Installing Letsencrypt Certificates Manually

I needed a certificate for my private cloud server on my LAN. It is normally an automatic thing to install and update letsencrypt certificates, however with a private server that is not on the internet one must run the commands manually every 90 days.

certbot -d --manual --preferred-challenges dns certonly

Please deploy a DNS TXT record under the name with the following value:


Saving debug log to /var/log/letsencrypt/letsencrypt.log
Enter email address (used for urgent renewal and security notices) (Enter 'c' to

Please read the Terms of Service at You must
agree in order to register with the ACME server at
(A)gree/(C)ancel: A
Obtaining a new certificate
Performing the following challenges:
dns-01 challenge for

NOTE: The IP of this machine will be publicly logged as having requested this
certificate. If you're running certbot in manual mode on a machine that is not
your server, please ensure you're okay with that.

Are you OK with your IP being logged?
(Y)es/(N)o: Y

Please deploy a DNS TXT record under the name with the following value:


Once this is deployed,
Press Enter to Continue

Waiting for verification...
Cleaning up challenges
Generating key (2048 bits): /etc/letsencrypt/keys/0000_key-certbot.pem
Creating CSR: /etc/letsencrypt/csr/0000_csr-certbot.pem

 - Congratulations! Your certificate and chain have been saved at
   /etc/letsencrypt/live/ Your cert
   will expire on 2019-01-05. To obtain a new or tweaked version of
   this certificate in the future, simply run certbot again. To
   non-interactively renew *all* of your certificates, run "certbot
 - If you lose your account credentials, you can recover through
   e-mails sent to
 - Your account credentials have been saved in your Certbot
   configuration directory at /etc/letsencrypt. You should make a
   secure backup of this folder now. This configuration directory will
   also contain certificates and private keys obtained by Certbot so
   making regular backups of this folder is ideal.
 - If you like Certbot, please consider supporting our work by:

   Donating to ISRG / Let's Encrypt:
   Donating to EFF:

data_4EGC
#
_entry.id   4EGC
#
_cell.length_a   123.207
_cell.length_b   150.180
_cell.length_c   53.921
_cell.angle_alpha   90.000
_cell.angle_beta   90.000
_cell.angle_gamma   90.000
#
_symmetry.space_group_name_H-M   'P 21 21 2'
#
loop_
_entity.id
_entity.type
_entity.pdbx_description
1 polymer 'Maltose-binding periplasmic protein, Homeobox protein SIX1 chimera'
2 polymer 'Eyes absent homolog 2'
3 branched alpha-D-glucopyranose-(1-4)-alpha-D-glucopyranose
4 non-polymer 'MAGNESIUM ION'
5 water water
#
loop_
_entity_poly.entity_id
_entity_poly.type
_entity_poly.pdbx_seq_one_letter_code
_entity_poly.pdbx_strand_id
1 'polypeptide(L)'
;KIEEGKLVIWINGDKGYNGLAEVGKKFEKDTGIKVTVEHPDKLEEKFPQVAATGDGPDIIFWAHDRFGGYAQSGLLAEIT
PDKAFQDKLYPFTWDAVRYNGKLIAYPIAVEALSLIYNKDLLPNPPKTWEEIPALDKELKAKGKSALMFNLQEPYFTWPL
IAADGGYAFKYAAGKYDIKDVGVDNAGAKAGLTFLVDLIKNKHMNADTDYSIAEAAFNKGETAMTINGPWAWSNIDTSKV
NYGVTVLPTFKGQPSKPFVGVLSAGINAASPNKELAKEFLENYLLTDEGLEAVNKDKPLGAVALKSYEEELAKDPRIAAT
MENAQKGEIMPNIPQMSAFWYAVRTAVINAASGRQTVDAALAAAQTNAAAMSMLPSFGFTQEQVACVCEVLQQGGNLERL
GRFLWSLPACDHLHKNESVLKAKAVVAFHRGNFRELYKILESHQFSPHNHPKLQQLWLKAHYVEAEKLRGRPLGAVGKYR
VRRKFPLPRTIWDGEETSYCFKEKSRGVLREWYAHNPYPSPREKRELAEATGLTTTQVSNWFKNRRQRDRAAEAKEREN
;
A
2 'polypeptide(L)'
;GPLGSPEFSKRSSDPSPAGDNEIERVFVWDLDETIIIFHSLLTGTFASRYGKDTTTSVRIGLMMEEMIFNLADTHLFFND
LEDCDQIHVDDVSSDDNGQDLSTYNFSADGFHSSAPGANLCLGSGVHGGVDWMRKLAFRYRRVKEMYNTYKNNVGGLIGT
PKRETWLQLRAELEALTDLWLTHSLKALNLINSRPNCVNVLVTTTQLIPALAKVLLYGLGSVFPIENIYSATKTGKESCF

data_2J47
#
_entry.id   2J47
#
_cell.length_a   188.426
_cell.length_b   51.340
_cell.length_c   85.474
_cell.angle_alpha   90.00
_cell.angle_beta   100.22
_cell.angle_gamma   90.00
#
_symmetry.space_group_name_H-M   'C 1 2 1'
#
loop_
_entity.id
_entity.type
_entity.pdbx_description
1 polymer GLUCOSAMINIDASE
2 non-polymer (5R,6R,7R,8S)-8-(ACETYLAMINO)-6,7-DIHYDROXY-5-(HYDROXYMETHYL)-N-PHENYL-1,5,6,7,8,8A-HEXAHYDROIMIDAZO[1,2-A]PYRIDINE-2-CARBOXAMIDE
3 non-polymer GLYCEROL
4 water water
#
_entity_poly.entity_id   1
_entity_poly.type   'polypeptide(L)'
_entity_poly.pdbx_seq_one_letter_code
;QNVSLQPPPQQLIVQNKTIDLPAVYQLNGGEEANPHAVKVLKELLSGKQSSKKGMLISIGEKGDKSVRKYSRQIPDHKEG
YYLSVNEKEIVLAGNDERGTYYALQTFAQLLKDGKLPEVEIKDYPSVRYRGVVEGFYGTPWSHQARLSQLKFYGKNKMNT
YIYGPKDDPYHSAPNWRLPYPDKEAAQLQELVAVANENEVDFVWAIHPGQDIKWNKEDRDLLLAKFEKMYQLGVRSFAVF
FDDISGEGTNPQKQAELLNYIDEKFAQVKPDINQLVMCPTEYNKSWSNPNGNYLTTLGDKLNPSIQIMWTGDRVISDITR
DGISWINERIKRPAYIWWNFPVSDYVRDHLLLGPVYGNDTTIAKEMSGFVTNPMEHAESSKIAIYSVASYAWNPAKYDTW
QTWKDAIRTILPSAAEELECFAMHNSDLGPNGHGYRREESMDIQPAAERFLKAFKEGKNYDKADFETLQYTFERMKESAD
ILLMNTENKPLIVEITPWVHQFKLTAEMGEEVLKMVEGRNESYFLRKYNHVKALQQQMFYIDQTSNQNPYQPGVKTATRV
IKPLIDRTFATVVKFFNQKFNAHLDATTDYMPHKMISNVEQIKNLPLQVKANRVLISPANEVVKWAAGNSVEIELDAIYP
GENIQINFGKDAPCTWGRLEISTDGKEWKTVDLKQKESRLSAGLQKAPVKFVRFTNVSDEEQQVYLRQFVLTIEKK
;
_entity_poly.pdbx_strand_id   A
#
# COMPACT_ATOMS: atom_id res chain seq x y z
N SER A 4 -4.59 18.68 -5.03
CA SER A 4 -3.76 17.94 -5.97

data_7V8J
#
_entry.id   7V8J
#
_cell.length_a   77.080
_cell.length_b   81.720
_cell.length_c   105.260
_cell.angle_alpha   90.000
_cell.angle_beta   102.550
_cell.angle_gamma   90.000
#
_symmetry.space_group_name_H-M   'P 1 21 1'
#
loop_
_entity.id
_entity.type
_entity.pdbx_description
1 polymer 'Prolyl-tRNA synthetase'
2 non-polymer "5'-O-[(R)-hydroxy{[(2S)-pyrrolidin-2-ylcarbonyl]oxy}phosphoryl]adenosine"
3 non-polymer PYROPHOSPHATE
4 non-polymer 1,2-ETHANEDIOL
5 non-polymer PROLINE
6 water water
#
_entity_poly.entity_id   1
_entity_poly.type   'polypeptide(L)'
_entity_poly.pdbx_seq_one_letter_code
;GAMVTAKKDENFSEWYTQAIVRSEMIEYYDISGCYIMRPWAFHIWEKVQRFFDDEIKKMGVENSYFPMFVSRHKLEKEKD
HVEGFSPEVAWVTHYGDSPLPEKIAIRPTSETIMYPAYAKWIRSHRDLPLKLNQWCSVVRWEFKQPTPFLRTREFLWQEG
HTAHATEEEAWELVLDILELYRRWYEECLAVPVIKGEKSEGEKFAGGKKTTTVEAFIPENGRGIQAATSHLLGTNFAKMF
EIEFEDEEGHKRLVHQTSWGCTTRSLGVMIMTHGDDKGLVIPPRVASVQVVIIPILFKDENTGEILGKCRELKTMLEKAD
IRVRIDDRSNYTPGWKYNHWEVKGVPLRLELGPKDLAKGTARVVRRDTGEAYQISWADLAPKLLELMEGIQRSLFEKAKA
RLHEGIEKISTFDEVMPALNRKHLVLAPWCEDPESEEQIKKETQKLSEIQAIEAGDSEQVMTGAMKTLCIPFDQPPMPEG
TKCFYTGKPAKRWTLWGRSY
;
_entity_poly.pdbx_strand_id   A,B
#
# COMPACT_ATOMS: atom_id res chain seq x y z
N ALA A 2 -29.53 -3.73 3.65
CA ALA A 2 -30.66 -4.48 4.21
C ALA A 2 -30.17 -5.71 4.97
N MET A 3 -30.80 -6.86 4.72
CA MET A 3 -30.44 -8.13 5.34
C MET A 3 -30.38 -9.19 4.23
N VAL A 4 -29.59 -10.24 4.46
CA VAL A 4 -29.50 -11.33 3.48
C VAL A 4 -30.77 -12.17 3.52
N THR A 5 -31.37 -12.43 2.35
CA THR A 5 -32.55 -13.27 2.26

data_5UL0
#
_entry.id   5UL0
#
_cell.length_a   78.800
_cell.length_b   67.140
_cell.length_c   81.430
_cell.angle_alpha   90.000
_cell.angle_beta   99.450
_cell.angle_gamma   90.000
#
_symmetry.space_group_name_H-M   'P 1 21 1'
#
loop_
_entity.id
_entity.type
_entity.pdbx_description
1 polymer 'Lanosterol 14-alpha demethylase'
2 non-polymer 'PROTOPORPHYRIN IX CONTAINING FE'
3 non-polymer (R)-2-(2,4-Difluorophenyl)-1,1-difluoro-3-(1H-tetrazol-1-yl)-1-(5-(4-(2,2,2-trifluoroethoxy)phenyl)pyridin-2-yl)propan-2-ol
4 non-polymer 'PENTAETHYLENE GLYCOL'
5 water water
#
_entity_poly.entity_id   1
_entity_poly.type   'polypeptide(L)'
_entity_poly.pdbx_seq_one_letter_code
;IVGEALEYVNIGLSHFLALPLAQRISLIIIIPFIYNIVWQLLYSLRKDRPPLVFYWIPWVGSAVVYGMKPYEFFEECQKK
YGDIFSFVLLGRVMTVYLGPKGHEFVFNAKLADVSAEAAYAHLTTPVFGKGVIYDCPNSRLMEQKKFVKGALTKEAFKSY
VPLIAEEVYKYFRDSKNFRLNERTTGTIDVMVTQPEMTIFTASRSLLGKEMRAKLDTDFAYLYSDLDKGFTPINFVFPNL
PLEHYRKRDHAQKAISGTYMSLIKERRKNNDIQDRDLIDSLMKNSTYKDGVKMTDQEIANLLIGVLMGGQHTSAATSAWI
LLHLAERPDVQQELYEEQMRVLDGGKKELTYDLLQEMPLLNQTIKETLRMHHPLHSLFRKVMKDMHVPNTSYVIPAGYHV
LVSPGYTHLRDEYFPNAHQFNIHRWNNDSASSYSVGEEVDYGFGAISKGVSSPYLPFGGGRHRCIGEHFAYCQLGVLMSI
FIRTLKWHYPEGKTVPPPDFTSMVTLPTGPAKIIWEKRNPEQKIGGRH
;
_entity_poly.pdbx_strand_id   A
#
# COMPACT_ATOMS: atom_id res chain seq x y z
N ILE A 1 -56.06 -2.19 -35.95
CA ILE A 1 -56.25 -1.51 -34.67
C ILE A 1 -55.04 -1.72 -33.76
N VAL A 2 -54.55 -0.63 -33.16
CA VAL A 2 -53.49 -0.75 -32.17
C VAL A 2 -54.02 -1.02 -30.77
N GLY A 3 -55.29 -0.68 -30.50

Split screen with tmux

I have been a long time screen user when connecting to remote machines where I don’t want to lose work if the connection drops.  I started using tmux and have been won over by it’s split screen feature.

To start tmux just run tmux and it will start and give you a nice status bar at the bottom.  You can list out your tmux sessions with the command tmux ls, and then reattach to your session with tmux attach and the session number.

By far my favorite use for tmux is split screen so I can view multiple process outputs on the same server without opening another ssh window.  tmux uses ctrl-b for it’s commands.  ctrl-b “ will split the window horizontally, and ctrl-b % will split the window vertically.  You can then use ctrl-b o to move between window panes.

The tmux manual has got to be one of the largest man pages ever, it can do much much more too.

Vi/Emacs differences are due to keyboards

I’ve been using Vim and Emacs side by side for the last week or two, one with code in it and the other with org-mode.  It made me realize that one of the main reason the interfaces are so different, vim with mode switching, emacs with so many modifier keys are because of the keyboards they came from.

If you think about Vi being used on a ADM3A terminal keyboard you’ll see the Esc key to switch modes is much more prominent than on a modern keyboard and HJKL have arrows on them for movement.

In the case of Emacs if you look at a Symbolics Lisp machine “Space Cadet” keyboard you see there are so  many modifier keys that can be utilized.

The interfaces in each editor is not necessarily the result of some ideology about how editing should be handled, but are a product of the computing environment which they were invented in.


How to sort text using vim

In the newer vim 7 there is a :sort command. This is much easier to remember and works cross platform than using the external command.

If you have an older version of vim on unix you can use an external sort command. Move the cursor to the first line to be sorted.
ma Mark the first line as mark a.
Move to the bottom of the text to be sorted.
!`asort The ! command tells Vim to run the text through UNIX command. The `a tell the editor that the text to be worked on starts at the current line and ends at mark a. The command that the text is to go through is sort.

Insanely Assembly

I just finished reading “Revolution in the Valley – The Insanely Great Story of How The Mac Was Made” by Andy Hertzfeld. I thought I knew many of the stories about the mac’s development, but there are so many more in this book. I never knew how much of the original OS was written in assembly language, I guess I always had assumed it was written in C or Pascal. 128k of memory is so incredibly small, even in those days.

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